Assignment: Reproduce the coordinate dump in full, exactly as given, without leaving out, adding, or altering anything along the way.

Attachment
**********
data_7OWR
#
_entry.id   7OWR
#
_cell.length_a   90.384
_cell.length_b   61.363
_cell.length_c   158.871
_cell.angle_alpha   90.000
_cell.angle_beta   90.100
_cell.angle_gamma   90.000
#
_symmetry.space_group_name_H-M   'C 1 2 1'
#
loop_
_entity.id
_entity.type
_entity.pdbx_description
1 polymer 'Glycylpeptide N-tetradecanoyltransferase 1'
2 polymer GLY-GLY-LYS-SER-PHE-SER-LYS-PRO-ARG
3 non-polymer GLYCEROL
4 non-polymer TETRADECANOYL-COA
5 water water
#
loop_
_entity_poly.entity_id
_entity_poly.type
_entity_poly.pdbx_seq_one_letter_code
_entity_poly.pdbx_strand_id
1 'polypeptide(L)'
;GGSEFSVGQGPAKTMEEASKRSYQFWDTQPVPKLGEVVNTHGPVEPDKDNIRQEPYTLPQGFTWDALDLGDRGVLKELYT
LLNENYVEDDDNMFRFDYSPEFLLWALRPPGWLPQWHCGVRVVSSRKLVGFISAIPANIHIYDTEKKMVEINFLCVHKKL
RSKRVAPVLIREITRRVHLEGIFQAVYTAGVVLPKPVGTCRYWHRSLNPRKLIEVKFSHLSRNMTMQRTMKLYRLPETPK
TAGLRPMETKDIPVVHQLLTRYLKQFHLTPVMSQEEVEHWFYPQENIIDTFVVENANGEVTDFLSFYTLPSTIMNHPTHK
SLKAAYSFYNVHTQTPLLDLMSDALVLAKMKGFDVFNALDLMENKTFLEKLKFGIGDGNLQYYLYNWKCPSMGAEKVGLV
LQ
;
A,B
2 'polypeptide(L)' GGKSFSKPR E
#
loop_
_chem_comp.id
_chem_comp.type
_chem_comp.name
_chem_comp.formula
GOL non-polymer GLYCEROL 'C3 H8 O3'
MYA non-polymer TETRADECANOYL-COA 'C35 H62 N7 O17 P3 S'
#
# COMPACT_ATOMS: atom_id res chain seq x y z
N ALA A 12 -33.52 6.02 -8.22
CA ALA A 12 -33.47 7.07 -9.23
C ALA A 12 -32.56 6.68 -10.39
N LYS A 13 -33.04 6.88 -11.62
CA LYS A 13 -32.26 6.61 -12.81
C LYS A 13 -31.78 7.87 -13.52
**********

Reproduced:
data_7OWR
#
_entry.id   7OWR
#
_cell.length_a   90.384
_cell.length_b   61.363
_cell.length_c   158.871
_cell.angle_alpha   90.000
_cell.angle_beta   90.100
_cell.angle_gamma   90.000
#
_symmetry.space_group_name_H-M   'C 1 2 1'
#
loop_
_entity.id
_entity.type
_entity.pdbx_description
1 polymer 'Glycylpeptide N-tetradecanoyltransferase 1'
2 polymer GLY-GLY-LYS-SER-PHE-SER-LYS-PRO-ARG
3 non-polymer GLYCEROL
4 non-polymer TETRADECANOYL-COA
5 water water
#
loop_
_entity_poly.entity_id
_entity_poly.type
_entity_poly.pdbx_seq_one_letter_code
_entity_poly.pdbx_strand_id
1 'polypeptide(L)'
;GGSEFSVGQGPAKTMEEASKRSYQFWDTQPVPKLGEVVNTHGPVEPDKDNIRQEPYTLPQGFTWDALDLGDRGVLKELYT
LLNENYVEDDDNMFRFDYSPEFLLWALRPPGWLPQWHCGVRVVSSRKLVGFISAIPANIHIYDTEKKMVEINFLCVHKKL
RSKRVAPVLIREITRRVHLEGIFQAVYTAGVVLPKPVGTCRYWHRSLNPRKLIEVKFSHLSRNMTMQRTMKLYRLPETPK
TAGLRPMETKDIPVVHQLLTRYLKQFHLTPVMSQEEVEHWFYPQENIIDTFVVENANGEVTDFLSFYTLPSTIMNHPTHK
SLKAAYSFYNVHTQTPLLDLMSDALVLAKMKGFDVFNALDLMENKTFLEKLKFGIGDGNLQYYLYNWKCPSMGAEKVGLV
LQ
;
A,B
2 'polypeptide(L)' GGKSFSKPR E
#
loop_
_chem_comp.id
_chem_comp.type
_chem_comp.name
_chem_comp.formula
GOL non-polymer GLYCEROL 'C3 H8 O3'
MYA non-polymer TETRADECANOYL-COA 'C35 H62 N7 O17 P3 S'
#
# COMPACT_ATOMS: atom_id res chain seq x y z
N ALA A 12 -33.52 6.02 -8.22
CA ALA A 12 -33.47 7.07 -9.23
C ALA A 12 -32.56 6.68 -10.39
N LYS A 13 -33.04 6.88 -11.62
CA LYS A 13 -32.26 6.61 -12.81
C LYS A 13 -31.78 7.87 -13.52